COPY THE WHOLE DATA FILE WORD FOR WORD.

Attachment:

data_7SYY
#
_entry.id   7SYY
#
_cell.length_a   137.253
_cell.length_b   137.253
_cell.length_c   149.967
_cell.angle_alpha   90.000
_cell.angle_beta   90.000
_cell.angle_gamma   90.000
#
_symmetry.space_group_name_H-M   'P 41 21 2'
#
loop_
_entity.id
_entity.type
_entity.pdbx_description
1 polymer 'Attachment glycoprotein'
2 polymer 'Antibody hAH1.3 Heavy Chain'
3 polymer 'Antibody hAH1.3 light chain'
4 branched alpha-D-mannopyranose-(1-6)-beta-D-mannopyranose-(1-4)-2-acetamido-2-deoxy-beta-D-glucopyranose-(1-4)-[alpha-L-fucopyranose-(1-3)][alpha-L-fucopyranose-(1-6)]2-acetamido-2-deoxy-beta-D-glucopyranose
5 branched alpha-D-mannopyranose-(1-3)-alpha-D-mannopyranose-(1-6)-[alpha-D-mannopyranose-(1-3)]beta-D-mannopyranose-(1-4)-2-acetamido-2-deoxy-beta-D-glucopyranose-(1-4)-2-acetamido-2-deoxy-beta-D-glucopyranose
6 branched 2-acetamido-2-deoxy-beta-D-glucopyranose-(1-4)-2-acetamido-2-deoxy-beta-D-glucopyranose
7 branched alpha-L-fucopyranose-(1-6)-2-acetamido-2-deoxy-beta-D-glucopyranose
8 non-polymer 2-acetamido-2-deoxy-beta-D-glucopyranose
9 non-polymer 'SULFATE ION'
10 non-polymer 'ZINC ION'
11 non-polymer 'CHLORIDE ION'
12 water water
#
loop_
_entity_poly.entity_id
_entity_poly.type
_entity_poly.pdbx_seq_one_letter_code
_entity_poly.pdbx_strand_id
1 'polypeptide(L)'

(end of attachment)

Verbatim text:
data_7SYY
#
_entry.id   7SYY
#
_cell.length_a   137.253
_cell.length_b   137.253
_cell.length_c   149.967
_cell.angle_alpha   90.000
_cell.angle_beta   90.000
_cell.angle_gamma   90.000
#
_symmetry.space_group_name_H-M   'P 41 21 2'
#
loop_
_entity.id
_entity.type
_entity.pdbx_description
1 polymer 'Attachment glycoprotein'
2 polymer 'Antibody hAH1.3 Heavy Chain'
3 polymer 'Antibody hAH1.3 light chain'
4 branched alpha-D-mannopyranose-(1-6)-beta-D-mannopyranose-(1-4)-2-acetamido-2-deoxy-beta-D-glucopyranose-(1-4)-[alpha-L-fucopyranose-(1-3)][alpha-L-fucopyranose-(1-6)]2-acetamido-2-deoxy-beta-D-glucopyranose
5 branched alpha-D-mannopyranose-(1-3)-alpha-D-mannopyranose-(1-6)-[alpha-D-mannopyranose-(1-3)]beta-D-mannopyranose-(1-4)-2-acetamido-2-deoxy-beta-D-glucopyranose-(1-4)-2-acetamido-2-deoxy-beta-D-glucopyranose
6 branched 2-acetamido-2-deoxy-beta-D-glucopyranose-(1-4)-2-acetamido-2-deoxy-beta-D-glucopyranose
7 branched alpha-L-fucopyranose-(1-6)-2-acetamido-2-deoxy-beta-D-glucopyranose
8 non-polymer 2-acetamido-2-deoxy-beta-D-glucopyranose
9 non-polymer 'SULFATE ION'
10 non-polymer 'ZINC ION'
11 non-polymer 'CHLORIDE ION'
12 water water
#
loop_
_entity_poly.entity_id
_entity_poly.type
_entity_poly.pdbx_seq_one_letter_code
_entity_poly.pdbx_strand_id
1 'polypeptide(L)'